United on divisions
The sentiment among coaches at Media Days was that the addition of the divisional play and a conference championship game are positive developments for the Big Ten.
Purdue coach Danny Hope said he sees the divisional alignments as an added opportunity for teams to make their mark.
“I think it gives every football team in the Big Ten one more opportunity to become a champion,” Hope said. “…Any time you have an opportunity to become a champion, I think that’s huge for our football team and everybody else’s team in the Big Ten.”
New year, new coaches
As the new season begins, four Big Ten teams have coaches who are new to their programs.
Both Fickell and Hoke will make their head coaching debuts at their respective schools.
Fickell said the expectations surrounding him haven’t really sunk in.
“I had no time to feel sorry of any sort, to have a whole lot of emotion,” he said. “The situation arose and obviously I had to stand up.”
Hoke said he doesn’t think Michigan is in need of rebuilding, despite their struggles on and off the field in recent years.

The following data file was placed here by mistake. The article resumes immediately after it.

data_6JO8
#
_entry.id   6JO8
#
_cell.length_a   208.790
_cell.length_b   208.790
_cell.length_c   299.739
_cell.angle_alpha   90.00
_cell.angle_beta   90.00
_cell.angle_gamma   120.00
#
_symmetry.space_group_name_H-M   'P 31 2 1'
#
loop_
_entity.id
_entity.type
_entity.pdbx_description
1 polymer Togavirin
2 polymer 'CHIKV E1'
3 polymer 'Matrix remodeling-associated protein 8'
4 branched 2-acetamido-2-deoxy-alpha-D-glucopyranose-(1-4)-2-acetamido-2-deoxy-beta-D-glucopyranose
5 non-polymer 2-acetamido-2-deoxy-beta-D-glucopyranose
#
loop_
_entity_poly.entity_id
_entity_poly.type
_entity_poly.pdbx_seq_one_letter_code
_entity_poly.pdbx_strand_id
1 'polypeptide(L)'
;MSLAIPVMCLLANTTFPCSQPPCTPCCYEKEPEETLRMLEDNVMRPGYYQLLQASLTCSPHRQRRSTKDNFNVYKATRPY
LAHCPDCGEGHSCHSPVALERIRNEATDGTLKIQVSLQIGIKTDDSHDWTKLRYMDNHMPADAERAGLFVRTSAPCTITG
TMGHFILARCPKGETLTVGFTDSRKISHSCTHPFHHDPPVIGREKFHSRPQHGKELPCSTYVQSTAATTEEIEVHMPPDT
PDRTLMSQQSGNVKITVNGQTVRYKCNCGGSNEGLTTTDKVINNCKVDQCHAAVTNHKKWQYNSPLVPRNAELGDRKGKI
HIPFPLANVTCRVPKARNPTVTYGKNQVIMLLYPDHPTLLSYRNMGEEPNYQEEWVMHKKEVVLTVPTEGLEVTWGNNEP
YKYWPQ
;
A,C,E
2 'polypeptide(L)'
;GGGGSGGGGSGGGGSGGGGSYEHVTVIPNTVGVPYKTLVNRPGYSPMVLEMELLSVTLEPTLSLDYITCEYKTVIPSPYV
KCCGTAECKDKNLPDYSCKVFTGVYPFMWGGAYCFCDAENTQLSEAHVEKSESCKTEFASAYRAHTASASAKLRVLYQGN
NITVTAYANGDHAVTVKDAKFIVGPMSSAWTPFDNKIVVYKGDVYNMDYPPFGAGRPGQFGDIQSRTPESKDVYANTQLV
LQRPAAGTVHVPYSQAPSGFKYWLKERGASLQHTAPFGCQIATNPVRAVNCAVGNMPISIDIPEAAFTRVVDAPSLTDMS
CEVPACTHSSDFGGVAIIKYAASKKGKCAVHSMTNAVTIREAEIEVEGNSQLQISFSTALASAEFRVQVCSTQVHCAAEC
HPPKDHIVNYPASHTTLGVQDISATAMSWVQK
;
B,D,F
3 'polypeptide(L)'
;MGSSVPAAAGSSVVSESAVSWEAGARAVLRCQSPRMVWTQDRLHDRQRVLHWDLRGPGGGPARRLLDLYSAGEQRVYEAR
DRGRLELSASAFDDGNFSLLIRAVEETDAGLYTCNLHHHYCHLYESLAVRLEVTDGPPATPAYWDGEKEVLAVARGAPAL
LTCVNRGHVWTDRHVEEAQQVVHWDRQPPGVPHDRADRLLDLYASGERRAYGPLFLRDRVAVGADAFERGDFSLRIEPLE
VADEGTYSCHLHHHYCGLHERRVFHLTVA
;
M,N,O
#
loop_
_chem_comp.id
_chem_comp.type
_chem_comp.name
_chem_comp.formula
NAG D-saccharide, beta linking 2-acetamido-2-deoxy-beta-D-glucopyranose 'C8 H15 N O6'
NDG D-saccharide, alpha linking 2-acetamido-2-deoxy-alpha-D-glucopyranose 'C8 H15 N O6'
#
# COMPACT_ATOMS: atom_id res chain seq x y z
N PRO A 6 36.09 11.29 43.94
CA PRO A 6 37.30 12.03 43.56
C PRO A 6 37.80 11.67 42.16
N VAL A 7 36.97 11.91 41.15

“I don’t think we’re rebuilding, period,” he said. “I mean, we’re Michigan.”
Jerry Kill will be taking over as Minnesota’s head coach. Kill, who guided Northern Illinois University through the 2008–10 seasons, said he is focused on revamping Minnesota’s program and looking forward to the challenge of a Big Ten schedule.
“I’ve got to be able to sell the vision to our program, our fans, athletic department, our president. This is where we’re at, this is what we need to do, this is what we need to do to get there,” Kill said. “…If we do those kind of things, we’ll have a chance to be very successful in the Big Ten.”
Former Oklahoma offensive coordinator Kevin Wilson will take over at Indiana, which finished 2010 with a 5–7 record. Wilson said he is focused on rebuilding the Hoosiers’ team, as well as its culture.
“We should do well, we expect to do well,” Wilson said. “To me, the culture changes with our performance. I don’t complain about our culture. I want our fans to be excited about it, but they’re not going to be until we win games and do the things that winners do.”